After finding that Nine Network stations TCN and NBN breached their licence conditions by failing to provide a captioning service, Nine has agreed to put in place an independent audit system to prevent future breaches.
It is the first time an investigation by the Australian Communications and Media Authority has received this voluntary undertaking for a captions-related breach.
Under the Broadcasting Services Act 1992 (the Act), it is a condition that commercial television licensees provide a captioning service for all news and current affairs programs.
However, since 2005, TCN and NBN have breached the captioning requirements on several occasions. In this case, NBN failed to provide a captioning service for NBN Evening News for four broadcasts between 24 June 2010 and 28 July 2010; and TCN for a segment of A Current Affair on 28 July 2010.
‘Given Nine’s patchy track record in providing this essential service, the ACMA considers that the introduction of outside auditors reflects an appropriate measure of independence and oversight,’ said ACMA Chairman, Chris Chapman. ‘We welcome Nine’s initiative in resolving this matter, however, the ACMA will naturally continue to closely monitor any complaints received about caption delivery in the broadcasting sector.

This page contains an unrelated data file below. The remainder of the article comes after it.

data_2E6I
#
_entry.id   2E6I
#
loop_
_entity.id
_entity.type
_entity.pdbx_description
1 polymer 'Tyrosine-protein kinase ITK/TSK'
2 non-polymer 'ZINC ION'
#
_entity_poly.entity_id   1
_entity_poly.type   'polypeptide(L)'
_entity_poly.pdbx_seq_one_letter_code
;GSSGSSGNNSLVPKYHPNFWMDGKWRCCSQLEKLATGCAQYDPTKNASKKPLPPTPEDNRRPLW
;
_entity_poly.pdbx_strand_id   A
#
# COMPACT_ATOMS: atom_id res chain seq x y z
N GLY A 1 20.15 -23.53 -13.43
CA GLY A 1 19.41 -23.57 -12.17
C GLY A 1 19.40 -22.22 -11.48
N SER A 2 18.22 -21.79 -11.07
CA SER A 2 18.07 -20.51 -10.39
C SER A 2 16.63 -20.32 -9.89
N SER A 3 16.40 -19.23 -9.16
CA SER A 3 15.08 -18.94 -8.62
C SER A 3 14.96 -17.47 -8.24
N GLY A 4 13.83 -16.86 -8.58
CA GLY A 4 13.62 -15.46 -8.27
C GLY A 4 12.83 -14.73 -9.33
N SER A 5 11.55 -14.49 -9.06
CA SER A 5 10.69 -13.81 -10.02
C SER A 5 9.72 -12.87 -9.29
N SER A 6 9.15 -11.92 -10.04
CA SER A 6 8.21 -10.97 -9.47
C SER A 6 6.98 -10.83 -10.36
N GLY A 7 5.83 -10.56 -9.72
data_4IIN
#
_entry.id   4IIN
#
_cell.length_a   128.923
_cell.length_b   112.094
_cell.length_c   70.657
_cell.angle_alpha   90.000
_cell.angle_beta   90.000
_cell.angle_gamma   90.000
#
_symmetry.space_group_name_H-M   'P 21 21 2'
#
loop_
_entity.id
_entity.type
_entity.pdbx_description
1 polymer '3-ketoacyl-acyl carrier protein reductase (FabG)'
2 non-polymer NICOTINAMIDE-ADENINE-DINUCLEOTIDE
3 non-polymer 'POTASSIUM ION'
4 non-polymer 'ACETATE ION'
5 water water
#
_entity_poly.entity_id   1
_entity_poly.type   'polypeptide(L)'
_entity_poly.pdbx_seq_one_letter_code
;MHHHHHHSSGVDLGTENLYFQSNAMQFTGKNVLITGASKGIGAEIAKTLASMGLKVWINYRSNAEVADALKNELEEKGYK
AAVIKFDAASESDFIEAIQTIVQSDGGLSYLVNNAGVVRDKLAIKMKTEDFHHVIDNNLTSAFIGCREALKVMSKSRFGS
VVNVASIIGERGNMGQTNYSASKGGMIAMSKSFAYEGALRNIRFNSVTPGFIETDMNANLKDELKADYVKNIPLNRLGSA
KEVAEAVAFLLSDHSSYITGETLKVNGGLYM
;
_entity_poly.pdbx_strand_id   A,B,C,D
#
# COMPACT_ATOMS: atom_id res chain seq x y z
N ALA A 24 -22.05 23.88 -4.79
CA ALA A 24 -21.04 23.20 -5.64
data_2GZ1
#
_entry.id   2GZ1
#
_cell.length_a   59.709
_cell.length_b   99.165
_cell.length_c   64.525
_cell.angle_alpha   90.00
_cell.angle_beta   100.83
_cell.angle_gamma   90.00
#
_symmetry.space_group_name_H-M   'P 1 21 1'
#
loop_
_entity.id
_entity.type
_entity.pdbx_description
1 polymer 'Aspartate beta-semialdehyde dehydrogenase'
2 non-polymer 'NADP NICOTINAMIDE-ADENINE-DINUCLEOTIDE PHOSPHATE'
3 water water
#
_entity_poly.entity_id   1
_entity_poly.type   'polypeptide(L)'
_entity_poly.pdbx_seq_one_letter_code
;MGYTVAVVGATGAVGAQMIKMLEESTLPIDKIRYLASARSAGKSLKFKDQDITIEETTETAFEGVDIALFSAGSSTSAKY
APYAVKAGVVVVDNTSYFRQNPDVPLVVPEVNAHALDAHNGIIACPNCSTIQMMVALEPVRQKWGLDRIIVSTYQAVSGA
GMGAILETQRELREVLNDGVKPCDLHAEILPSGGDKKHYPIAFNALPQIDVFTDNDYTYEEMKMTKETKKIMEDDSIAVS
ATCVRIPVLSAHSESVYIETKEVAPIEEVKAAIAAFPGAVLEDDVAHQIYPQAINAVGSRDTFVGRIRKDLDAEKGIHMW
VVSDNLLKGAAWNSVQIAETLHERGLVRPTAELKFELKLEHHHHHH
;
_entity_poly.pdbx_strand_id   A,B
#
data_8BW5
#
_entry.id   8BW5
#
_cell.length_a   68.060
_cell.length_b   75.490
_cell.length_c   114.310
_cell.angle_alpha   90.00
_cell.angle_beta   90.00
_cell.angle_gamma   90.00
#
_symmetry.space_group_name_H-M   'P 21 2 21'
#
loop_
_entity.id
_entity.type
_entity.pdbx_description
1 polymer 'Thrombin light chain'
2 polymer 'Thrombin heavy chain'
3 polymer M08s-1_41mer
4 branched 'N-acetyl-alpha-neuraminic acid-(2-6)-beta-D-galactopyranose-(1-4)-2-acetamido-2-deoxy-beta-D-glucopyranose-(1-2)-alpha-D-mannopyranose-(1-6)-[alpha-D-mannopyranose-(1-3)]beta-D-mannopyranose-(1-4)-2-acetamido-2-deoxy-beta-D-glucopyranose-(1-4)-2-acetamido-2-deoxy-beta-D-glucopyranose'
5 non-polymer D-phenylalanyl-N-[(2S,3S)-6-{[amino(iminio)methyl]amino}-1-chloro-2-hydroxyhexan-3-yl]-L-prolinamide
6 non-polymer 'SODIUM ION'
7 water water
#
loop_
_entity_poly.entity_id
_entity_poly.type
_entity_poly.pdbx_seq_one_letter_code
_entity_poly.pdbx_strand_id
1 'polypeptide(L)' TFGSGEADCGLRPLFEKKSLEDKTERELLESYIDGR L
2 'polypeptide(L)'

The captioning process and delivery at TCN and NBN will be independently audited. six monthly over a period of two years, and began from 14 March 2011.
In addition, the ACMA is working with industry, consumers and government in the development of indicators for the assessment of caption quality. Quality is a primary concern of consumers and the captioning working committee is aiming to develop meaningful, measureable and deliverable quality indicators that are acceptable to all stakeholders.
To this end, the committee has met regularly following the ACMA captioning forum in September 2010 with the most recent meeting taking place on 21 March 2011.